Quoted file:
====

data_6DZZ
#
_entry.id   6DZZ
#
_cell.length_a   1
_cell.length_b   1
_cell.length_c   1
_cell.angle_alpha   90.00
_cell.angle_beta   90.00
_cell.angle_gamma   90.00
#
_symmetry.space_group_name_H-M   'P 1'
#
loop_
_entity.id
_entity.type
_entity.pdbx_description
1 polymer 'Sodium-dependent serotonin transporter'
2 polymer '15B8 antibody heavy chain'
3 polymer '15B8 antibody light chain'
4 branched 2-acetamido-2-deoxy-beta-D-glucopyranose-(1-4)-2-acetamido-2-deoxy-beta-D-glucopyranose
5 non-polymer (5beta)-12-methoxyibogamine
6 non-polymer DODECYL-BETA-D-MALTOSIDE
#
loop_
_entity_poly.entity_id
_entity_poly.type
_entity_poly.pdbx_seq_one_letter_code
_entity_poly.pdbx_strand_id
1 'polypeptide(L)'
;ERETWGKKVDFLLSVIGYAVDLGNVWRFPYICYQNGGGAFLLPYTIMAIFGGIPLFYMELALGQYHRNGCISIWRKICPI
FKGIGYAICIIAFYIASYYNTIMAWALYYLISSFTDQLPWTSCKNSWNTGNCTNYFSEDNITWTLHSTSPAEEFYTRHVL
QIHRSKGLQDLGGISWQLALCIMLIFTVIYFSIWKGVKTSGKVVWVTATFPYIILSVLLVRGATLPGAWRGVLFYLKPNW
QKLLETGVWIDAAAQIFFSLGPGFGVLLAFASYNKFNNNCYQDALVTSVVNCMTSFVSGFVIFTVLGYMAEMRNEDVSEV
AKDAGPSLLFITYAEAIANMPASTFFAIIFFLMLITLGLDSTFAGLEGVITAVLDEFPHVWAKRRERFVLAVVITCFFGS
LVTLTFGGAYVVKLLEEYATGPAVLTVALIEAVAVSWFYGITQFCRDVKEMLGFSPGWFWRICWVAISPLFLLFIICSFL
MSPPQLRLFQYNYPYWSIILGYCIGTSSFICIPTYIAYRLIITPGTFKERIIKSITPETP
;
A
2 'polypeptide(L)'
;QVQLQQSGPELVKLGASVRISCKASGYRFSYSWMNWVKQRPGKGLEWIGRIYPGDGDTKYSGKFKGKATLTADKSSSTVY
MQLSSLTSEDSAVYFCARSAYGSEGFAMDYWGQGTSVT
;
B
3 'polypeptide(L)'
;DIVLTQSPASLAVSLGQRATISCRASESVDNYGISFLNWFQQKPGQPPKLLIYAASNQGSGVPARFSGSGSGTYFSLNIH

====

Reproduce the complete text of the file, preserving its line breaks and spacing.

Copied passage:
data_6DZZ
#
_entry.id   6DZZ
#
_cell.length_a   1
_cell.length_b   1
_cell.length_c   1
_cell.angle_alpha   90.00
_cell.angle_beta   90.00
_cell.angle_gamma   90.00
#
_symmetry.space_group_name_H-M   'P 1'
#
loop_
_entity.id
_entity.type
_entity.pdbx_description
1 polymer 'Sodium-dependent serotonin transporter'
2 polymer '15B8 antibody heavy chain'
3 polymer '15B8 antibody light chain'
4 branched 2-acetamido-2-deoxy-beta-D-glucopyranose-(1-4)-2-acetamido-2-deoxy-beta-D-glucopyranose
5 non-polymer (5beta)-12-methoxyibogamine
6 non-polymer DODECYL-BETA-D-MALTOSIDE
#
loop_
_entity_poly.entity_id
_entity_poly.type
_entity_poly.pdbx_seq_one_letter_code
_entity_poly.pdbx_strand_id
1 'polypeptide(L)'
;ERETWGKKVDFLLSVIGYAVDLGNVWRFPYICYQNGGGAFLLPYTIMAIFGGIPLFYMELALGQYHRNGCISIWRKICPI
FKGIGYAICIIAFYIASYYNTIMAWALYYLISSFTDQLPWTSCKNSWNTGNCTNYFSEDNITWTLHSTSPAEEFYTRHVL
QIHRSKGLQDLGGISWQLALCIMLIFTVIYFSIWKGVKTSGKVVWVTATFPYIILSVLLVRGATLPGAWRGVLFYLKPNW
QKLLETGVWIDAAAQIFFSLGPGFGVLLAFASYNKFNNNCYQDALVTSVVNCMTSFVSGFVIFTVLGYMAEMRNEDVSEV
AKDAGPSLLFITYAEAIANMPASTFFAIIFFLMLITLGLDSTFAGLEGVITAVLDEFPHVWAKRRERFVLAVVITCFFGS
LVTLTFGGAYVVKLLEEYATGPAVLTVALIEAVAVSWFYGITQFCRDVKEMLGFSPGWFWRICWVAISPLFLLFIICSFL
MSPPQLRLFQYNYPYWSIILGYCIGTSSFICIPTYIAYRLIITPGTFKERIIKSITPETP
;
A
2 'polypeptide(L)'
;QVQLQQSGPELVKLGASVRISCKASGYRFSYSWMNWVKQRPGKGLEWIGRIYPGDGDTKYSGKFKGKATLTADKSSSTVY
MQLSSLTSEDSAVYFCARSAYGSEGFAMDYWGQGTSVT
;
B
3 'polypeptide(L)'
;DIVLTQSPASLAVSLGQRATISCRASESVDNYGISFLNWFQQKPGQPPKLLIYAASNQGSGVPARFSGSGSGTYFSLNIH